Wisconsin politicians are scrambling to catch up to the massive change in public opinion on the issue of abortion. The most recent Marquette Law School Poll found 90% of people polled in the state now favor allowing women to have abortions if she is the target of incest or rape.
That is a startling 90% reality that even hard-right candidates like Tim Michels have had to accommodate. Late in the campaign, Michels just did a complete flop on the “no exceptions” stand that he has always has held.
The Republican’s dramatic reversal comes five weeks before the election Nov. 8 for governor between him and incumbent Democrat Gov. Tony Evers, who has always been pro-choice.
Michels pointed out in his about-face interview that we live in a representative democracy. So, he said, if the Republican-controlled legislature puts a bill on his desk as governor that creates the two exemptions, he would sign it.
Equally dramatic was the recent statement by Republican Sen. Ron Johnson saying he supports the rape and incest exceptions to the state’s 1849 law banning abortion, but should happen through a non-binding “direct referendum.” That’s another major reversal.
They both undoubtedly took note of a recent referendum in Kansas where 59% of voters protected constitutional abortion rights.
Interestingly, Gov. Evers also called for a referendum on the abortion issue. He wants a binding referendum, which led Republican legislative leaders to immediately reject his proposition.
The whole subject of referenda is most timely because they are a tool for overriding deep partisan divides in the country and states. Kansans now know what the law is in their in their state, and they know it is supported by a big majority of the people.
The partisan debate over abortion has been going on for more than 50 years. As I have written before, I had to stop publishing letters to the editor in the West Bend Daily News 50 years ago because the editorial pages had become overwhelmed by the letters for and against allowing abortion. Everything that could be said about the issue had been said.
That’s not true today. The forever debate and divisions over pro-choice and pro-life policies escalated when the U.S. Supreme Court overturned a long-time compromise on the issue formed by the 1973 Roe v. Wade decision. That decision by the conservative majority on the U.S. court has proved unpopular because it flies in the face of where public opinion has moved to.
Michels and Johnson also had to be cognizant that the latest Marquette Law Poll showed a continuing high opposition — 61% — to the high court’s right wing decision to overturn Roe v. Wade.
No issue has been more divisive in this country than abortion, and there is no end in sight to the righteousness of huge blocks of Americans on both sides of the issue. Binding referenda could supersede those divisions. The general population of voters would get to make the decision on what law will prevail, not politicians or the courts.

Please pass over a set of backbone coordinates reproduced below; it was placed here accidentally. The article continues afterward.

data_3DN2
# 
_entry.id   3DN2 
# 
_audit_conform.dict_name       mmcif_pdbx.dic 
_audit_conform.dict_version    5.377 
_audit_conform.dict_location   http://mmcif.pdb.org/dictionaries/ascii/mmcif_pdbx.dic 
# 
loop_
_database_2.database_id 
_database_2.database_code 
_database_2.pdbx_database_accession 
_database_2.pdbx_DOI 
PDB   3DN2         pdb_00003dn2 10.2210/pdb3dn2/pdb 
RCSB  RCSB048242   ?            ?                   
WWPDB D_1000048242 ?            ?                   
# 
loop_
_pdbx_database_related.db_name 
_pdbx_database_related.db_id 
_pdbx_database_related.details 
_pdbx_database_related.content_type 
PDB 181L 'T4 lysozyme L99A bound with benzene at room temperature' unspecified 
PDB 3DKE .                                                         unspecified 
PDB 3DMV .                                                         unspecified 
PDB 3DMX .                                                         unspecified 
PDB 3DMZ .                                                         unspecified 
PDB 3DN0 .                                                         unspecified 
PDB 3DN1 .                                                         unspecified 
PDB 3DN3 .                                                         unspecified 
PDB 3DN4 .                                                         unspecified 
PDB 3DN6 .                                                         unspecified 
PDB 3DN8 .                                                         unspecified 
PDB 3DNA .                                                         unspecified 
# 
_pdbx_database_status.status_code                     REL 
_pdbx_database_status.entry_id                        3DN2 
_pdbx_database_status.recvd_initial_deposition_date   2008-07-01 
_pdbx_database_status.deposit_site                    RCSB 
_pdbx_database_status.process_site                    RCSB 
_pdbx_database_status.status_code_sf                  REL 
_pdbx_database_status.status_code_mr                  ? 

In Switzerland, direct democracy via referenda is the prevailing method for resolving the difficult issues. We need to take a page from their wisdom.
Other issues could also be resolved if the voters had an opportunity to express their voices to directly form a majority.
Republicans called Evers’ position a political stunt. That’s a cheap shot. Why do Republicans oppose referenda? Obviously, they must want to keep power and control for themselves. Yet both sides of the political equation have demonstrated they cannot work toward compromise to find pragmatic solutions to major issues.
As one example, if it were up to the voters as a whole, Wisconsin would approve much more funding for conservation projects across the state. They would support heavy research on the deteriorating condition of the Great Lakes, our most important natural resource, and other protections. They would quickly approve, for instance, $20 million for a new research vessel at UW-Milwaukee.
Polls always show that two-thirds to three-quarters of Wisconsin voters support conservation and environment protections.
Binding referenda for local school expansions and bigger operating budgets have long been part of the Wisconsin political landscape. Some pass; some fail, but when the results come in, no one can argue with the will of the majority voters.
In short, putting basic issues directly in front of the voters is a system that dampens political strife. Quite simply, they work to cohere our society.
What can you do about it? You can ask every candidate who appears on your ballot whether they support binding referenda. If they say “yes,” you have a winner.